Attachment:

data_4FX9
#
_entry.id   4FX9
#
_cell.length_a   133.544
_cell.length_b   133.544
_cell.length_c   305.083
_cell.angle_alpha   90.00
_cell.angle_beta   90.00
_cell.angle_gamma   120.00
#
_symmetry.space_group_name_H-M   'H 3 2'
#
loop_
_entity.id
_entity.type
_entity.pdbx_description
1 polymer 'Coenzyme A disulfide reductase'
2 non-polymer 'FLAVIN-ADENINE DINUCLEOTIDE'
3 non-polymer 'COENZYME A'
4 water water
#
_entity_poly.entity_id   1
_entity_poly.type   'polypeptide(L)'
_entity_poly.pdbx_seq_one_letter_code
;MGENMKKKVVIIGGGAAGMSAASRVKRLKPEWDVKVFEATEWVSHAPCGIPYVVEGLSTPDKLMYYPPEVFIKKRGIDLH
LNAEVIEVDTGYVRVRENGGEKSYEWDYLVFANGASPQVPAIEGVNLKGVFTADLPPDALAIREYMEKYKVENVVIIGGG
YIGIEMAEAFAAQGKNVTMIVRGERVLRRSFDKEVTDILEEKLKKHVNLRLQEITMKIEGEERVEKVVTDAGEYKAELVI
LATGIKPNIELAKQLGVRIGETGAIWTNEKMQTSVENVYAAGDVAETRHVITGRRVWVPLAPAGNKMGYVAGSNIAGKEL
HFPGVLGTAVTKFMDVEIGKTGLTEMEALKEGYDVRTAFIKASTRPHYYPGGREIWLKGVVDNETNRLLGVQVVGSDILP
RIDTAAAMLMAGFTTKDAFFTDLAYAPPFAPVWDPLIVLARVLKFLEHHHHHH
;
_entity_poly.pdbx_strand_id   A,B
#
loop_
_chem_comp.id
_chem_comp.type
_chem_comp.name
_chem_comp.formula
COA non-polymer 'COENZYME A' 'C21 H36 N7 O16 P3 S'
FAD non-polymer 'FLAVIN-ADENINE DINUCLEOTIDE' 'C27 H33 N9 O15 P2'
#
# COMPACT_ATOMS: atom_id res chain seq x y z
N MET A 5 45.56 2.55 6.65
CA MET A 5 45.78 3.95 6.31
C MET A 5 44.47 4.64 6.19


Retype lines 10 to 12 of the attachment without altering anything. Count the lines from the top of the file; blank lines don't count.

_cell.angle_gamma   120.00
#
_symmetry.space_group_name_H-M   'H 3 2'